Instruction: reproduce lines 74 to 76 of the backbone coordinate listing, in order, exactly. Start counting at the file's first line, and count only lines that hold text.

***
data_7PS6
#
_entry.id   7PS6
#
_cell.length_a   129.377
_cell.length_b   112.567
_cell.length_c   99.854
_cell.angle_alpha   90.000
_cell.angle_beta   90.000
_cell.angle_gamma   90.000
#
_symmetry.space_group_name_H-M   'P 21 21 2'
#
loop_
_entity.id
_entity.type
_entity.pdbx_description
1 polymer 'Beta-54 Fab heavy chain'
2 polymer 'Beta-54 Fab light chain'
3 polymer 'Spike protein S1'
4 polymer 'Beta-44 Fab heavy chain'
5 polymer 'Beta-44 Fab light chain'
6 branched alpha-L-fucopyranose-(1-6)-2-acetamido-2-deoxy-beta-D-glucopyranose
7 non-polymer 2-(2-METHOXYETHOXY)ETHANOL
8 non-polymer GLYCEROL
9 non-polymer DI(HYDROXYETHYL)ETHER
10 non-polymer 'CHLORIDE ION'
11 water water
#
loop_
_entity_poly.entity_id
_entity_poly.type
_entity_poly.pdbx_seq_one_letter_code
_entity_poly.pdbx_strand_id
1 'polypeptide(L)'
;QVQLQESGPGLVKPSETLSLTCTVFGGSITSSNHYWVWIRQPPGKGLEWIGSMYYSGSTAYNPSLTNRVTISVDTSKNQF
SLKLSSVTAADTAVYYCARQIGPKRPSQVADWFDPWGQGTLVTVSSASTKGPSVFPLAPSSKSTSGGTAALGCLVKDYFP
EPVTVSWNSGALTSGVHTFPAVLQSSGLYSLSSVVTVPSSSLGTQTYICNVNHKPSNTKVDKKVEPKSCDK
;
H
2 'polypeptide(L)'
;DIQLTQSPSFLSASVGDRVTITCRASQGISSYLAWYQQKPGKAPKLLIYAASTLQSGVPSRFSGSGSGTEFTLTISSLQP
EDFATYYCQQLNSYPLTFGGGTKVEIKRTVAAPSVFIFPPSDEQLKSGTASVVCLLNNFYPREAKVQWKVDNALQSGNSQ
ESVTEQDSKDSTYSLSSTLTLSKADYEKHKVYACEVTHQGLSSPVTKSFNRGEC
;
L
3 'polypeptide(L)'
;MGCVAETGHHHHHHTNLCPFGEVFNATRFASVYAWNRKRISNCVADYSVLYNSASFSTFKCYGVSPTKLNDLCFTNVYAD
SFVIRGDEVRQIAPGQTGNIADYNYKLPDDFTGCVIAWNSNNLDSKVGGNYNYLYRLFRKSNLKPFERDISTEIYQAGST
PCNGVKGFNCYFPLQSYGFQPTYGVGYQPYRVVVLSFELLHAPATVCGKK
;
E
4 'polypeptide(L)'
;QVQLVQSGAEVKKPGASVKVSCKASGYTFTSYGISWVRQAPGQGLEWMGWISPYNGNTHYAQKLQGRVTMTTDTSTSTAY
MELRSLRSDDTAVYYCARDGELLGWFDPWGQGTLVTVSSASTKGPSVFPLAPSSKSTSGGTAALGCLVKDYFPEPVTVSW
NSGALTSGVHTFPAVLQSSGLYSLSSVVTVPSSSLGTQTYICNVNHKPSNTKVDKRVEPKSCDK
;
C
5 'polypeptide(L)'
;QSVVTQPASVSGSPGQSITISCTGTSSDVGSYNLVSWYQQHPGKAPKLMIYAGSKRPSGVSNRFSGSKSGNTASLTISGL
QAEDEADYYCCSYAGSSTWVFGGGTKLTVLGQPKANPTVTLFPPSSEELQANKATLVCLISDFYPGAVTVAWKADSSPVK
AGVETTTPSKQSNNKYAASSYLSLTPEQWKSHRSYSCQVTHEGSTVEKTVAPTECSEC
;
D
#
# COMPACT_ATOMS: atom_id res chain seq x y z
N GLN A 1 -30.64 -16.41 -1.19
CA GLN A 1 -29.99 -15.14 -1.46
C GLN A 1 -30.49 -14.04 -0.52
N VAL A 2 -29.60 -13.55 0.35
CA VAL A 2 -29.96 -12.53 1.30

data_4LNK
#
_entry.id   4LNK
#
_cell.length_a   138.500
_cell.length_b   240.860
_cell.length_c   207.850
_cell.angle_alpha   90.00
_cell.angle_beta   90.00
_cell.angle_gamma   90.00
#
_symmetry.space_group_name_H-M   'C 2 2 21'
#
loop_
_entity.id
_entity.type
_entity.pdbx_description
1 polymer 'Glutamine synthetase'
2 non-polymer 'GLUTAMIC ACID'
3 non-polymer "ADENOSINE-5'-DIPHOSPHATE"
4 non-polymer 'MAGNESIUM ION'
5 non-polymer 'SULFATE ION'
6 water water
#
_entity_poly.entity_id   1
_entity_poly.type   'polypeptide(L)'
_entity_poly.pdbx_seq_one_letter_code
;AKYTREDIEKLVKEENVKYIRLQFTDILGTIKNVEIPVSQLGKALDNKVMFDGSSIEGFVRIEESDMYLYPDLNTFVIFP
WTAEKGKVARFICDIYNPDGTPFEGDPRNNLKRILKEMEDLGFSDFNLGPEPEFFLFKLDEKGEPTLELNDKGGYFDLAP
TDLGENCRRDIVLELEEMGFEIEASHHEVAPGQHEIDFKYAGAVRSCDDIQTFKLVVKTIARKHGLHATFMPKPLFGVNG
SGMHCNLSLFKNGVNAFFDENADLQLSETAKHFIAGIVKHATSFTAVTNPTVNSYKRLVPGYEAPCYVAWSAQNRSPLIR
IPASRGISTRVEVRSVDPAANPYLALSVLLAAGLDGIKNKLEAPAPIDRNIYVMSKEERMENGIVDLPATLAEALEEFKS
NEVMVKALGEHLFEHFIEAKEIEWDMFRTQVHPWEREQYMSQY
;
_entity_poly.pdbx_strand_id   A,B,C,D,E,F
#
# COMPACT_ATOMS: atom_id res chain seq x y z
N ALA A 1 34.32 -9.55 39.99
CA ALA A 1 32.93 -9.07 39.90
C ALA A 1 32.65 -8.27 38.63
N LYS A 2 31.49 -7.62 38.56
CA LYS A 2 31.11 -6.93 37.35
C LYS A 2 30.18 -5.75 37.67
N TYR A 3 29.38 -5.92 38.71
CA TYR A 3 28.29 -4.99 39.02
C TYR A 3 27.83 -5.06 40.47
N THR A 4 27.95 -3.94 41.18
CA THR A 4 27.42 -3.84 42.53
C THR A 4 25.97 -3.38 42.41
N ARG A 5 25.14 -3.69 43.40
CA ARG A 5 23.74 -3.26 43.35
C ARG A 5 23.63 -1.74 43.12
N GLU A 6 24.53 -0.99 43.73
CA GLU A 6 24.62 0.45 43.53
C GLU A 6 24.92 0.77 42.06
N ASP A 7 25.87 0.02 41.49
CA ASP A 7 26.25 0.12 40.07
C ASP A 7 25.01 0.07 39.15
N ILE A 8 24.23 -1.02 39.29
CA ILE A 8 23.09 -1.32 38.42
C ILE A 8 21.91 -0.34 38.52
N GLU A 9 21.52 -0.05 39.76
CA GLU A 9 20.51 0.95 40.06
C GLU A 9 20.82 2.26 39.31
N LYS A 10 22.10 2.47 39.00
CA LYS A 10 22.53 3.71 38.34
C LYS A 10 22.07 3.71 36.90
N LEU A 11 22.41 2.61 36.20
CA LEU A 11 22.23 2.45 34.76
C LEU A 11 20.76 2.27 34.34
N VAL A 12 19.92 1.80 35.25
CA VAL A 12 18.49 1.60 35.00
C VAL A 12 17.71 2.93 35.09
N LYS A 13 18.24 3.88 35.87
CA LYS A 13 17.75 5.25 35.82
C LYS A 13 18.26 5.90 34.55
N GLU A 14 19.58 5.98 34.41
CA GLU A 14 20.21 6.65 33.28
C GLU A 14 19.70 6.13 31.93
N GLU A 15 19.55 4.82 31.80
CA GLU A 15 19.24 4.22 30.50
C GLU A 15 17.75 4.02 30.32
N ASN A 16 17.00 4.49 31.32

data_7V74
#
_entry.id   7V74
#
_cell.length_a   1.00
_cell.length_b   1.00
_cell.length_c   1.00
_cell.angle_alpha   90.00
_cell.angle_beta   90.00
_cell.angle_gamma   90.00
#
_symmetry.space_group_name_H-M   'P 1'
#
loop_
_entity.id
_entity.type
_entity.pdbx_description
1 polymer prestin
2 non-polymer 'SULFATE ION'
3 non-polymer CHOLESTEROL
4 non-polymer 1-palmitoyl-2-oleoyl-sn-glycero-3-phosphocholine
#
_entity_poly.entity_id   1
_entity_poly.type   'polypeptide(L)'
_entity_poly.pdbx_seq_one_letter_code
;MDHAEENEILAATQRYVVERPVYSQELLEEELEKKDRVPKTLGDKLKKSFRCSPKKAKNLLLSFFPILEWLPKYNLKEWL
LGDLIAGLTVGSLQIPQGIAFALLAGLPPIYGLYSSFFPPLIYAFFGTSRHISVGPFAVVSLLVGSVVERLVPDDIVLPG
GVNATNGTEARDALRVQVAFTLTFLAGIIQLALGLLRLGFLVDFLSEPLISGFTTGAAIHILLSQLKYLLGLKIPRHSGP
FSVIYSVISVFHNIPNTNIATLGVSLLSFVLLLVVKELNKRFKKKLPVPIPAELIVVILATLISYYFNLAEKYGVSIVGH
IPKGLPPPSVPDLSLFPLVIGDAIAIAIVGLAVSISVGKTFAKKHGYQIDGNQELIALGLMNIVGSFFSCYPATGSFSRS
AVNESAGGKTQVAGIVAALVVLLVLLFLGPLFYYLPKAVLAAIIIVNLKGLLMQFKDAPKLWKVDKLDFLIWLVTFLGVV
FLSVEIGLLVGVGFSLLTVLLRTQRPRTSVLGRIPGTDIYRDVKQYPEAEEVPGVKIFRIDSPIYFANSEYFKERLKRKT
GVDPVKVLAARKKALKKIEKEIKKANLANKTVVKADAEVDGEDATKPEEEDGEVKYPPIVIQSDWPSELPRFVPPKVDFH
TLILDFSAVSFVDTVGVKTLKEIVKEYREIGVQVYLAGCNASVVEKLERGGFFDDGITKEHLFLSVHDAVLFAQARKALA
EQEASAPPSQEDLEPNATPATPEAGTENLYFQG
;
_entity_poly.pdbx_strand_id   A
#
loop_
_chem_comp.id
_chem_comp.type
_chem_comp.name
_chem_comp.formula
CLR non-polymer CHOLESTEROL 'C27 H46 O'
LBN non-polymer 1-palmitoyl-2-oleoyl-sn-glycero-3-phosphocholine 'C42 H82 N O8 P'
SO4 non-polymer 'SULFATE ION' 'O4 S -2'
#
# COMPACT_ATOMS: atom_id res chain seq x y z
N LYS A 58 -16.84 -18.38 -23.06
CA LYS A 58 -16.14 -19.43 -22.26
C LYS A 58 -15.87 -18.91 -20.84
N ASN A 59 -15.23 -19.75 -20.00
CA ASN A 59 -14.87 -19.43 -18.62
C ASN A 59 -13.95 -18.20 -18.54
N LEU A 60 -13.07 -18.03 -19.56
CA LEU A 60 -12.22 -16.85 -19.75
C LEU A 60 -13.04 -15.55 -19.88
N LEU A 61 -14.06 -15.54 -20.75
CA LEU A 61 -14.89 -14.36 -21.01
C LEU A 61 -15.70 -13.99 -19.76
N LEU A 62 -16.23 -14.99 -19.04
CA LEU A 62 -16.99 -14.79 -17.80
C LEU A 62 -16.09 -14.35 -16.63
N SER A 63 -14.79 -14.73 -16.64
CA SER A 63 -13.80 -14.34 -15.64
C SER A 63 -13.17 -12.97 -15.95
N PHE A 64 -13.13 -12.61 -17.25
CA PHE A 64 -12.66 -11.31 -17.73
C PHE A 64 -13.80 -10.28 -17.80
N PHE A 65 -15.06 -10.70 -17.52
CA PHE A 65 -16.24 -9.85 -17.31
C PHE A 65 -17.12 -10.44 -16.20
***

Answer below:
_entry.id   4LNK
#
_cell.length_a   138.500